Although Bette’s professional career as a singer is now taking off spectacularly, she remains grounded. When she’s not performing, she can be found doing voluntary work for the less fortunate. “I love volunteering,” she says. “I volunteer at an organisation in New York City called God’s Love We Deliver. Basically, it’s like a soup kitchen, and they prepare food and deliver it to people that are shut-in and the elderly who can’t get up and prepare their own food or they’re not feeling well. We have a van to deliver their food and drive it to their homes in the five boroughs of New York. It’s one of the things that I like to do the most. It’s very fulfilling to help people and actually be a part of the solution and not just saying, poor soul, you don’t have anything to it.”

Bette, herself, in her spare time, likes to cook and prepare food. “I love it. It’s one of my favourite occupations,” she states, adding that her signature dish is jerk chicken. “I season it a week before I cook it. My mother taught me how to make it. I cook Caribbean with a little French twist.”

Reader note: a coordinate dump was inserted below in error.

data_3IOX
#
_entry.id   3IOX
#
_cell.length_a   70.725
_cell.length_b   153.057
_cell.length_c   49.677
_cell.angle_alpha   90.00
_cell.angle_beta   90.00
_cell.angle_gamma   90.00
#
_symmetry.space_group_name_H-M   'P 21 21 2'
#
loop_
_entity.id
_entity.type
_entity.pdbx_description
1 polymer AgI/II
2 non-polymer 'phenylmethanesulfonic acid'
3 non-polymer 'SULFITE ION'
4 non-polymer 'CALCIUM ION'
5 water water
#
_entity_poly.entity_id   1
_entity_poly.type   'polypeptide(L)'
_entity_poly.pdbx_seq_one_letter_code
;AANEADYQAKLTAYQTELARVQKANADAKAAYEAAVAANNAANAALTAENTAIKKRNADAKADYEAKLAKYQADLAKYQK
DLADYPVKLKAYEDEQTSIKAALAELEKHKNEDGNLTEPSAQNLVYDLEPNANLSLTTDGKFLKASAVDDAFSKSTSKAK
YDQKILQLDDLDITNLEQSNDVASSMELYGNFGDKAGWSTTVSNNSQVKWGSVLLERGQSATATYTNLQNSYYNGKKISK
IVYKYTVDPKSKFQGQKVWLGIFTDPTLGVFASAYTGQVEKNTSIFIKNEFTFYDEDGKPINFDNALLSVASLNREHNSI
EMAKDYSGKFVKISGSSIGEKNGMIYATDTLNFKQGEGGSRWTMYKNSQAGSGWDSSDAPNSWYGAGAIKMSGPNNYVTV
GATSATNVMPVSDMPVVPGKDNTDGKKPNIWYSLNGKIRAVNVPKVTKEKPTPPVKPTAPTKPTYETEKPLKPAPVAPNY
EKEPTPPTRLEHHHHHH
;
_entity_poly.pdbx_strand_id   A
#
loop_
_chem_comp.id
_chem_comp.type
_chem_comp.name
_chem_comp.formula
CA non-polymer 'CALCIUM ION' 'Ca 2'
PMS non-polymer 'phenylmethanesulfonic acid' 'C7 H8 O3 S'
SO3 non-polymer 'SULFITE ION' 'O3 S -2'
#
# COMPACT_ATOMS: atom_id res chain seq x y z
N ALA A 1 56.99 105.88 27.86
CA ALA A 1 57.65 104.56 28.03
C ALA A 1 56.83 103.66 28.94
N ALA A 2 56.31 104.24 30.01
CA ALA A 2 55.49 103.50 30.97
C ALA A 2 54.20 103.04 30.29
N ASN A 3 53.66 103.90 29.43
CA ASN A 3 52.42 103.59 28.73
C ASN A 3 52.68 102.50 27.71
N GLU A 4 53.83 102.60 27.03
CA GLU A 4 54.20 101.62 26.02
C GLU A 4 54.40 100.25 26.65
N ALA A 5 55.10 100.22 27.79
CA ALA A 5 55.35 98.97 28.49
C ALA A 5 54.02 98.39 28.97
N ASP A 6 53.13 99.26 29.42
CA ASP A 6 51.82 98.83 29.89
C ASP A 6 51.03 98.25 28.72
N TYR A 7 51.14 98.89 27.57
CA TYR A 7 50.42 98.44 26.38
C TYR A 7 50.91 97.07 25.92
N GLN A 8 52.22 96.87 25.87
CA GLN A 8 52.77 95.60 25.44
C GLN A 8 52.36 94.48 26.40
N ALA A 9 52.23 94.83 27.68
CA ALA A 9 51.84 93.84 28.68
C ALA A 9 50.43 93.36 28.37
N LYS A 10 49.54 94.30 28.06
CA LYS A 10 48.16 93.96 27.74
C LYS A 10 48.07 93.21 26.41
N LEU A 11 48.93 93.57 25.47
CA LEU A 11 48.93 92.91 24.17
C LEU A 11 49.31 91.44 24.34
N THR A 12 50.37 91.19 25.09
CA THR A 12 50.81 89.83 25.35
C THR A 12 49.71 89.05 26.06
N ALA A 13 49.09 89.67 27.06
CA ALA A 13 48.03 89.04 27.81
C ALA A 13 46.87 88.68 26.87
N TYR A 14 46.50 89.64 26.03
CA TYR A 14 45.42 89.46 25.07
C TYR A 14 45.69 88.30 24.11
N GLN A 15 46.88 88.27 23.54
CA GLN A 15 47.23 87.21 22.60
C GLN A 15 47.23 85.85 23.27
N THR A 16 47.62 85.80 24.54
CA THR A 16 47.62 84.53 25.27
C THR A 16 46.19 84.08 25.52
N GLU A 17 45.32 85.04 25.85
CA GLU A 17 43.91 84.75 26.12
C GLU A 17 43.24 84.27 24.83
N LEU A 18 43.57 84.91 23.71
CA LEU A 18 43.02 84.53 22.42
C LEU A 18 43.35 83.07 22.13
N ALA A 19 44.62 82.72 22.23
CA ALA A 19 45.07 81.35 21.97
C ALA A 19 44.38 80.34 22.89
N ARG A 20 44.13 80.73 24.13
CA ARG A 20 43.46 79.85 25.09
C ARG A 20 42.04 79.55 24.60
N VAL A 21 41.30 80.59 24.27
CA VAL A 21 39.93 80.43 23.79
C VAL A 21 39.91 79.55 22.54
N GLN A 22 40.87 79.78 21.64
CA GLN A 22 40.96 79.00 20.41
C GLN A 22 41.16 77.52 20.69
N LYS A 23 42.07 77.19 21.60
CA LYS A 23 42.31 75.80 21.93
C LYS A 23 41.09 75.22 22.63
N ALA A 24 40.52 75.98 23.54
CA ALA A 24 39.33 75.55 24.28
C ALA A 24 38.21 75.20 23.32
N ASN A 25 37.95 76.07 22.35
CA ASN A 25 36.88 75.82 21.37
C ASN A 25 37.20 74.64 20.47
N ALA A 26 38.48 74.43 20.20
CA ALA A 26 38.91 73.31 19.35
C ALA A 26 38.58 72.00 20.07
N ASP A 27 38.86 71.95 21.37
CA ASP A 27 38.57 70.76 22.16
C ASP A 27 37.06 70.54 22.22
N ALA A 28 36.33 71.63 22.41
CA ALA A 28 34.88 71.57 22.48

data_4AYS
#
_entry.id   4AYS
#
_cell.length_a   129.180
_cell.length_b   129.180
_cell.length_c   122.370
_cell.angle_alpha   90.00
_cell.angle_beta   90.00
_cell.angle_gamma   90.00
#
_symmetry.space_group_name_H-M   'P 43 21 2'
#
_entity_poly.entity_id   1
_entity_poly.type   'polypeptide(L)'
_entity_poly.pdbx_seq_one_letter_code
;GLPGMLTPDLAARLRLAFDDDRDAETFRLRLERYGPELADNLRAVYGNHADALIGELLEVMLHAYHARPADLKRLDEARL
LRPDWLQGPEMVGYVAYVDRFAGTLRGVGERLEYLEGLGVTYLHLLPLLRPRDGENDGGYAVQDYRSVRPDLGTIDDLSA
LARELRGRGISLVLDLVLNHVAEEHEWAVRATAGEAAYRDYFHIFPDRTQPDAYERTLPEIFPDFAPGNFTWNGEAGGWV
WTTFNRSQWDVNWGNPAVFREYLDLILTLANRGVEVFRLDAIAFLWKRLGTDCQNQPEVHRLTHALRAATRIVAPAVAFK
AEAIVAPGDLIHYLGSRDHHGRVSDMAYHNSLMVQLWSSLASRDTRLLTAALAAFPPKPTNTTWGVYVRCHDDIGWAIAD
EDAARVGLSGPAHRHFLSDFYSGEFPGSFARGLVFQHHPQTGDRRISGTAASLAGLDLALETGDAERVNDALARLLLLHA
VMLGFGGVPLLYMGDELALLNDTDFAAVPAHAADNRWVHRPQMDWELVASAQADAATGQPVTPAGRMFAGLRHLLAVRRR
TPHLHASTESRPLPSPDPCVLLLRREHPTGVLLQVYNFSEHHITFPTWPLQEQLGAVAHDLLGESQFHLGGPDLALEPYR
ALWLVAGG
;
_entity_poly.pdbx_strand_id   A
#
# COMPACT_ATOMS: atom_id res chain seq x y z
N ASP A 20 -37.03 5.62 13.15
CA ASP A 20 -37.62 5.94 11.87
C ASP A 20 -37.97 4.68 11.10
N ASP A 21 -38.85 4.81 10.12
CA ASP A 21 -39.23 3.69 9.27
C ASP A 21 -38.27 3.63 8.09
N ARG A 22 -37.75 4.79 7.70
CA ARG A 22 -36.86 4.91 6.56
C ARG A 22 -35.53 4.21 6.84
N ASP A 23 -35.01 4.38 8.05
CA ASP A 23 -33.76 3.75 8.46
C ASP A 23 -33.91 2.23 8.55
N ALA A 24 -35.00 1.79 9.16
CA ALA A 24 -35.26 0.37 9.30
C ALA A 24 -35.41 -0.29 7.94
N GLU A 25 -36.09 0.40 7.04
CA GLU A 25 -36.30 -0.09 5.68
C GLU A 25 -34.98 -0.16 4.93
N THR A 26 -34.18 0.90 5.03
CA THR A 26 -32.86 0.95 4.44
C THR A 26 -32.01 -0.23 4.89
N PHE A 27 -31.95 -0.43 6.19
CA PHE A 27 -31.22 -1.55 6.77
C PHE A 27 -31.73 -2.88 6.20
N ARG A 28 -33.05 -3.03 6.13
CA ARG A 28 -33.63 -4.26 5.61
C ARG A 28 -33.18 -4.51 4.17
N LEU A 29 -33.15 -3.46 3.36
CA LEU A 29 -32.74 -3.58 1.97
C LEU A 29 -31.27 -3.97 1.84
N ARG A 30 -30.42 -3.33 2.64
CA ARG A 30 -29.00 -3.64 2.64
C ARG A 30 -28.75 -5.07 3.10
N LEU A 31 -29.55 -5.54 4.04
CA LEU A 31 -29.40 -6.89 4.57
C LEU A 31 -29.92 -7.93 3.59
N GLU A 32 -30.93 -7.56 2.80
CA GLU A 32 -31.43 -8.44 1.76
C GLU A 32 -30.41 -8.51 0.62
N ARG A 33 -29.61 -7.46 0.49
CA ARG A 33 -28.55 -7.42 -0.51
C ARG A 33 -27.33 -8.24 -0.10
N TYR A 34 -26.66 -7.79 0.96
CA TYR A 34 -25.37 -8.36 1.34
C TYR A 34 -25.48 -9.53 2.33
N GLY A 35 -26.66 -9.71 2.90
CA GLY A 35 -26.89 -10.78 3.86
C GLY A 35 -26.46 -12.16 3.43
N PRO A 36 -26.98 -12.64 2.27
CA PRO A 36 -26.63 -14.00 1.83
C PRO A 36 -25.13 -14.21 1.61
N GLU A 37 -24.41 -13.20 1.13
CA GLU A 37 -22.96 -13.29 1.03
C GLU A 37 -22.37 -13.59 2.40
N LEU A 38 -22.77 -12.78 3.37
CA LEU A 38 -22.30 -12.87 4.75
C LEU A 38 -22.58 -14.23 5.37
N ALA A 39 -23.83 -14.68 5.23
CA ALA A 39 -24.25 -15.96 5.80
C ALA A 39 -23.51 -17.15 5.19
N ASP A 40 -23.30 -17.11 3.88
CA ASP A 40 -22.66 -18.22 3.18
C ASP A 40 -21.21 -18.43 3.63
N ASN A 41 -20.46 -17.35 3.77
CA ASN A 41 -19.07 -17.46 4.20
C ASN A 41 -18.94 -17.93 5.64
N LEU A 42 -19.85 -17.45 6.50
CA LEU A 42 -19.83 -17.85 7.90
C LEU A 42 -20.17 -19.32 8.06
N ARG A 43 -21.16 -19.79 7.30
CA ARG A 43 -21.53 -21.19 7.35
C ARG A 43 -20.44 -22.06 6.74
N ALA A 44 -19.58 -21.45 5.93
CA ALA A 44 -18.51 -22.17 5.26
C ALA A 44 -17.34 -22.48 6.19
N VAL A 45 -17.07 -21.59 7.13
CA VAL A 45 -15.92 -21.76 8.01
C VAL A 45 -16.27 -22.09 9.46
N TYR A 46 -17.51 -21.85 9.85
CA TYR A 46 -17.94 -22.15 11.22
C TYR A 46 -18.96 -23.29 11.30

But it’s music that Bette will be serving up for a hungry audience when she comes to London’s Borderline venue on April 30th 2018. “I’m going to be singing six or seven songs from my album,” she says. “Jimbo can’t come with me because he has to go on tour with his band, which I totally understand. But I have a great line-up of men and these guys are fantastic. Jimbo loves and approves of them so I think we’re going to have a great band to take to the UK. I’m really excited about them.”

Looking ahead to the future, Bette reveals that she has already started working on her follow-up album. “Jimbo has already recorded a few songs for me,” she says. “He’s just waiting for me to come off the tour and then we’re going to finish what we started. It’s going to be a  fabulous collection of obscure and original songs, so I can’t wait until we do the second album. I’m really looking forward to it.”

Given her trials, tribulations, and hard work over the years, Bette Smith is really enjoying life right now and savouring every moment in the spotlight. She feels blessed by her good fortune – “I’m so thankful for all these things that are coming towards me,” she says – but she still has to pinch herself to see if what’s happened to her is all real. “I still can’t get over it,” she gasps. “I really am living a dream.”




Catch Bette Smith at London’s Borderline venue on April 30th


Read the review of ‘Jetlagger’ here: